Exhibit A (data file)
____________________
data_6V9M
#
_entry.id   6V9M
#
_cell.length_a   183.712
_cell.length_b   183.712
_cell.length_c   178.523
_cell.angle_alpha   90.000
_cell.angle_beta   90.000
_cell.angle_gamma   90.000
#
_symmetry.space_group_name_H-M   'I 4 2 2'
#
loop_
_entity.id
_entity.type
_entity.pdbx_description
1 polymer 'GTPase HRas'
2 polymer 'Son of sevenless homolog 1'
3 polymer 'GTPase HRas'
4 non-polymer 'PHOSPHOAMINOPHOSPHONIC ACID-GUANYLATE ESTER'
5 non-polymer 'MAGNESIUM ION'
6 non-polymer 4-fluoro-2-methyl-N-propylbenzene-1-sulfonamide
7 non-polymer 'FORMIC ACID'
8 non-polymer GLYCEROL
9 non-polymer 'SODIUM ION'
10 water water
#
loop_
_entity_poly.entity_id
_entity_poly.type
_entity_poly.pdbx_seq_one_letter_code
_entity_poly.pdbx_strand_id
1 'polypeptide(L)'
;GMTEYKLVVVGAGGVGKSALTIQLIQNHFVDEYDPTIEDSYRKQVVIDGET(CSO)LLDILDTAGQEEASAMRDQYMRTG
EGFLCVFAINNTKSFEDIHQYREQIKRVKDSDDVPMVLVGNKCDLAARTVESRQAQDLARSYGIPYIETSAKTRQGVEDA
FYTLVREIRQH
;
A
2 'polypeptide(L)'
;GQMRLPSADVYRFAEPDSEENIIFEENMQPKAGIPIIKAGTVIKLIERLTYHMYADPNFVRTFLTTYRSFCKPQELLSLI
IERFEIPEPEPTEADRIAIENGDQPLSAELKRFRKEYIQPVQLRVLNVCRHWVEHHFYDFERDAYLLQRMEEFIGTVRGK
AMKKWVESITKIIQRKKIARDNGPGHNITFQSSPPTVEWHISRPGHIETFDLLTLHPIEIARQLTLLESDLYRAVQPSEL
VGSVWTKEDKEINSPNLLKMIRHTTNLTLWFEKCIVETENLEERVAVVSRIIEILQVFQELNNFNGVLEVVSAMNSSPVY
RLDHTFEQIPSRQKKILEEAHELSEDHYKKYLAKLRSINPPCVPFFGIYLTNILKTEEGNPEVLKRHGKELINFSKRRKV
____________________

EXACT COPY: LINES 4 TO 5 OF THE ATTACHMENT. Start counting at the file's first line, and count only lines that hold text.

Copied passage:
#
_cell.length_a   183.712